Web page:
Share This Page

Colleges chasing Penn State players, prospects

| Tuesday, July 24, 2012, 12:01 a.m.
Belle Vernon offensive tackle Dorian Johnson (left) verbally committed to Penn State last month but did not comment following the announcement of the NCAA's sanctions. Jim Ference | Tribune-Review file

College football coaches wasted no time pursuing Penn State players and committed prospects upon learning that the NCAA sanctions against the university will allow them to transfer and be eligible to play immediately.

One WPIAL observer called it a feeding frenzy, comparing it to vultures circling their prey.

“The conduit they're using is the high school coaches, because they're not allowed to call the kids directly,” said Canon-McMillan athletic director Guy Montecalvo, who coached Nittany Lions linebacker Mike Hull. “I can't get off the telephone, literally.”

Montecalvo said he spoke with Hull, whose father and uncle played at Penn State, after being contacted by a handful of BCS programs to gauge Hull's availability.

“Surprisingly, he's considering it,” Montecalvo said. “That doesn't mean he's going to (transfer), because he's deeply entrenched.”

Big Ten commissioner Jim Delaney called Penn State's four-year bowl ban and reduction of 40 scholarships over that span lengthy, broad and significant, and said the conference is considering waiving a rule preventing Penn State players to transfer within the Big Ten without sitting out.

“It depends on how committed the players are who are there,” he said, “how willing they are to become part of a future, a new day.”

Belle Vernon senior Dorian Johnson, a prized offensive tackle who chose Penn State last month, remained mum about whether he would honor his commitment. On Monday, Johnson tweeted: “If you plan on calling me/texting me about this today...STILL NO COMMENT.”

Belle Vernon coach Aaron Krepps said Johnson is still committed to Penn State “as of right now,” but added that it will be a “family decision.”

“They're going to have to figure out what's best for him — whether he stays with Penn State or not,” Krepps said. “It doesn't appear they're in any type of rush, and don't want a knee-jerk reaction at this point.

“It's a tough situation for not just the recruits, but also the players and the coaching staff up there — people who weren't involved. I just want to make sure Dorian does what's best for him.”

Clairton wide receiver Tyler Boyd said Penn State “is no longer my top school” but added that he has not completely dropped the Lions off his list. Instead, they have moved to the bottom, behind Arizona, Arizona State, Notre Dame, West Virginia and Wisconsin.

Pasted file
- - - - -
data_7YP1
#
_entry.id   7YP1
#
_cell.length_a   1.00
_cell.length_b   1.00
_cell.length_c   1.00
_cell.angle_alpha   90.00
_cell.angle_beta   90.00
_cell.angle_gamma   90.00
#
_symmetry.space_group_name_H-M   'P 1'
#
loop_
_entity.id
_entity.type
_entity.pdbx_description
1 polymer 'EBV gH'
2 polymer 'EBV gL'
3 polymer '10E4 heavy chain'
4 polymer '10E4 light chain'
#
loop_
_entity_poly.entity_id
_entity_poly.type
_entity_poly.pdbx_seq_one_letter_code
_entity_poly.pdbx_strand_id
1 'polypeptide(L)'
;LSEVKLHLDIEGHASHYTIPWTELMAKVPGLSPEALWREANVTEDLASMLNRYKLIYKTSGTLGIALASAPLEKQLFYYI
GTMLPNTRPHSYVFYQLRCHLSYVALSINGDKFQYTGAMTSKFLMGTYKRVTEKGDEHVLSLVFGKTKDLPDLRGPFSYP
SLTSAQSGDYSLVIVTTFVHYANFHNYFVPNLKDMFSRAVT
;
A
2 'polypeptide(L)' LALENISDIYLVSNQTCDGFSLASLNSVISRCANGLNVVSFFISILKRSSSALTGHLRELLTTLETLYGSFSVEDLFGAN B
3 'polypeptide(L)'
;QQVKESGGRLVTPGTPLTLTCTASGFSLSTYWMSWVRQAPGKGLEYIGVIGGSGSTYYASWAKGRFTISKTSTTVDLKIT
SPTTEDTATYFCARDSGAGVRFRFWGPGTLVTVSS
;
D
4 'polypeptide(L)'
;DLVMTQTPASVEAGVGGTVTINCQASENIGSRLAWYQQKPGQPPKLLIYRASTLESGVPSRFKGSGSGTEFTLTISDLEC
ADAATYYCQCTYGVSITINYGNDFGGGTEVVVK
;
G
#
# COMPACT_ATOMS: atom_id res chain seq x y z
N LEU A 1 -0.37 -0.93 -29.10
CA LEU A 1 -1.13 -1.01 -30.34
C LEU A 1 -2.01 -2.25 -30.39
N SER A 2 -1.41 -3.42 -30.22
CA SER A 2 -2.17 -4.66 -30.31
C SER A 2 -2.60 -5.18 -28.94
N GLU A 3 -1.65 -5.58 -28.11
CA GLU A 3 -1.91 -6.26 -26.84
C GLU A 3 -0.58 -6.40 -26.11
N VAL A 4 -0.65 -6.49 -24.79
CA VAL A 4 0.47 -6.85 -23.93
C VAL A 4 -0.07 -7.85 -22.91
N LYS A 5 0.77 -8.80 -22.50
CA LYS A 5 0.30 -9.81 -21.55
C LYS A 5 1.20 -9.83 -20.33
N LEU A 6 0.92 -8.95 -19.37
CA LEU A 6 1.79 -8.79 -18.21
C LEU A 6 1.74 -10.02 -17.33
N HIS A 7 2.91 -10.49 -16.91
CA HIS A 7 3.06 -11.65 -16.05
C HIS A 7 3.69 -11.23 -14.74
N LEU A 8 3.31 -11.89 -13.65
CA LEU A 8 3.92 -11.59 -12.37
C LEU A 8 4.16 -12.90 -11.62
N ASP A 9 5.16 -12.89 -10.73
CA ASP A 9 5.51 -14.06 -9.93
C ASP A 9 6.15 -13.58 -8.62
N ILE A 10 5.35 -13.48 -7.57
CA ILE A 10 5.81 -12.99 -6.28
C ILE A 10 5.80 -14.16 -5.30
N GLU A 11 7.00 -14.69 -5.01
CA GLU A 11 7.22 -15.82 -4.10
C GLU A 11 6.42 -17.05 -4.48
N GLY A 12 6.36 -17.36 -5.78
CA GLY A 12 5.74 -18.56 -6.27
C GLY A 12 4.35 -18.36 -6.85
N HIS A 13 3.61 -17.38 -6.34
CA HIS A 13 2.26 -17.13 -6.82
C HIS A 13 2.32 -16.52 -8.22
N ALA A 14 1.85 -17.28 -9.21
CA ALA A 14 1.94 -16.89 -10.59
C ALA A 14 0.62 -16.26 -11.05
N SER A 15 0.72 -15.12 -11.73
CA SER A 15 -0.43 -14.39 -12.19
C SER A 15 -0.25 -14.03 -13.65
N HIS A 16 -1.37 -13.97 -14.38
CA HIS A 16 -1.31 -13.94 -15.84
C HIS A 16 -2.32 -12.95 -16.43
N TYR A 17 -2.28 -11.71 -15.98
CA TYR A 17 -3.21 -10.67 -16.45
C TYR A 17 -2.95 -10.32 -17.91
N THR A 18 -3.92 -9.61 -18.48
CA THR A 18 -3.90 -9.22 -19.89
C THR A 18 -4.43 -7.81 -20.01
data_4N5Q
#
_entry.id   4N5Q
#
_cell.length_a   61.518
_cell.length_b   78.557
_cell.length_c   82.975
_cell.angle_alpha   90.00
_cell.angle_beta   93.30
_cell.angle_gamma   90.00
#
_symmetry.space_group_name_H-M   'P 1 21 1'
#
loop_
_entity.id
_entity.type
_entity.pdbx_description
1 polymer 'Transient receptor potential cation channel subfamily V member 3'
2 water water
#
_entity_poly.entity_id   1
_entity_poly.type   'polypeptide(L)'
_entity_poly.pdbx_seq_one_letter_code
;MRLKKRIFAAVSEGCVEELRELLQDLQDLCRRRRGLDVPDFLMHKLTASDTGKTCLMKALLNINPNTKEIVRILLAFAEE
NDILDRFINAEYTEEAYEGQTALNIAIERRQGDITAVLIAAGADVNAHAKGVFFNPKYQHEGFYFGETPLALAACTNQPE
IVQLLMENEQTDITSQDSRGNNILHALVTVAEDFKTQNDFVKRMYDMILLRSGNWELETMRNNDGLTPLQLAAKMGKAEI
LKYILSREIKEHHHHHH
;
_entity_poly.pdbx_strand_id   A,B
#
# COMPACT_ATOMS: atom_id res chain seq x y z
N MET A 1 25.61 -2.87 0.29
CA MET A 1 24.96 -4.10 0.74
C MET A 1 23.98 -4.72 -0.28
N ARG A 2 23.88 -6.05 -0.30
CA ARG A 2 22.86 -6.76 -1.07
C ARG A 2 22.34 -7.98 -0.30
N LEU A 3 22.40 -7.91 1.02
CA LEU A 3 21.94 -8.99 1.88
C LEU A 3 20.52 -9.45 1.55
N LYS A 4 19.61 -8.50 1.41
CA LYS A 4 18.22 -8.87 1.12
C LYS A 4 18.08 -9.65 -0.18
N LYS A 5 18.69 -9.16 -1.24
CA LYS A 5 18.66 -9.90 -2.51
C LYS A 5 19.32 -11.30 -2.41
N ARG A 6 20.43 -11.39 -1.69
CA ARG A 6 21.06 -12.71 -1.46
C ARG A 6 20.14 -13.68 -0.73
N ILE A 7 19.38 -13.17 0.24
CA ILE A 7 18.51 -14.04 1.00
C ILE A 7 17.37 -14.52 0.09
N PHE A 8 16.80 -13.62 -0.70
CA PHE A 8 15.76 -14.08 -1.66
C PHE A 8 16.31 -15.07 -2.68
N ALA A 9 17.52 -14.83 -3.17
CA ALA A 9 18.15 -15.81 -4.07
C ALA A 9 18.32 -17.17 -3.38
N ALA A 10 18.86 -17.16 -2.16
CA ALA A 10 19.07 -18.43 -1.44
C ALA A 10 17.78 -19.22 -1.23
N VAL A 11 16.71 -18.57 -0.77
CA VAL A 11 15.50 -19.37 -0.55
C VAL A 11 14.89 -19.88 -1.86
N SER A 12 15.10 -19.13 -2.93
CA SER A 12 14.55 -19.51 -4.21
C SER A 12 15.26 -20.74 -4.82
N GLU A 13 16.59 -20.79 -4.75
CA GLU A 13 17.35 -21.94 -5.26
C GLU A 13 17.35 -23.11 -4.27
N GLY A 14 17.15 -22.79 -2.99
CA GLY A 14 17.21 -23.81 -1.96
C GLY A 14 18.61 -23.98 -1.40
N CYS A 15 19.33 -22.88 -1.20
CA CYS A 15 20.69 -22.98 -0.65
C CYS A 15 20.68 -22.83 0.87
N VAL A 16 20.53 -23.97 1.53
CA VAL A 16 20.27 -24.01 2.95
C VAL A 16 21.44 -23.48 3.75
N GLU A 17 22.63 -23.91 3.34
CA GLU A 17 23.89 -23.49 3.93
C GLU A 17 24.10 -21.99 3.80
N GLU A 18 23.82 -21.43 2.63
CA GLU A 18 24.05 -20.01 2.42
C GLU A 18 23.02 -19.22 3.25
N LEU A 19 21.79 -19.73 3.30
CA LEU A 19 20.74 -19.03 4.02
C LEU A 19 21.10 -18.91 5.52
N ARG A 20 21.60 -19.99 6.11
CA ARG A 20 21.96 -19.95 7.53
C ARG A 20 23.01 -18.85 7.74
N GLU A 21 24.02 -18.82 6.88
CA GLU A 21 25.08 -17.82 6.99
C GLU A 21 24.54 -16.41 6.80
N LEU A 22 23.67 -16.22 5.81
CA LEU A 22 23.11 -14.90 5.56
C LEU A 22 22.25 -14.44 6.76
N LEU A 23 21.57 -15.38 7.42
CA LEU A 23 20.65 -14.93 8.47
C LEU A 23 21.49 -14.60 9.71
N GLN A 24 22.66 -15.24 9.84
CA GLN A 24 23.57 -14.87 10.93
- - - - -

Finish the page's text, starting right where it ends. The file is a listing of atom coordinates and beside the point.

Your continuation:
“When I met with coach (Bill) O'Brien, he was really impressive,” Boyd said. “He's the only reason they are still on my list.”

Gateway junior safety Montae Nicholson, who has a scholarship offer from Penn State, said he is “definitely” still considering the Lions despite the sanctions.

“They do have a strong football program, but I think they have a strong academic program, as well,” he said. “But it is my dream, and I would imagine every other high schooler's dream, to play in the national championship or a bowl game. But, in the end, I'm worried about the academics, so I'm not going to shy away from it.”

Kevin Gorman is a staff writer for Trib Total Media. He can be reached at kgorman@tribweb.com or 412-320-7812. Staff writers Chris Harlan and Mark Kaboly also contributed to this report.

TribLIVE commenting policy

You are solely responsible for your comments and by using TribLive.com you agree to our Terms of Service.

We moderate comments. Our goal is to provide substantive commentary for a general readership. By screening submissions, we provide a space where readers can share intelligent and informed commentary that enhances the quality of our news and information.

While most comments will be posted if they are on-topic and not abusive, moderating decisions are subjective. We will make them as carefully and consistently as we can. Because of the volume of reader comments, we cannot review individual moderation decisions with readers.

We value thoughtful comments representing a range of views that make their point quickly and politely. We make an effort to protect discussions from repeated comments either by the same reader or different readers

We follow the same standards for taste as the daily newspaper. A few things we won't tolerate: personal attacks, obscenity, vulgarity, profanity (including expletives and letters followed by dashes), commercial promotion, impersonations, incoherence, proselytizing and SHOUTING. Don't include URLs to Web sites.

We do not edit comments. They are either approved or deleted. We reserve the right to edit a comment that is quoted or excerpted in an article. In this case, we may fix spelling and punctuation.

We welcome strong opinions and criticism of our work, but we don't want comments to become bogged down with discussions of our policies and we will moderate accordingly.

We appreciate it when readers and people quoted in articles or blog posts point out errors of fact or emphasis and will investigate all assertions. But these suggestions should be sent via e-mail. To avoid distracting other readers, we won't publish comments that suggest a correction. Instead, corrections will be made in a blog post or in an article.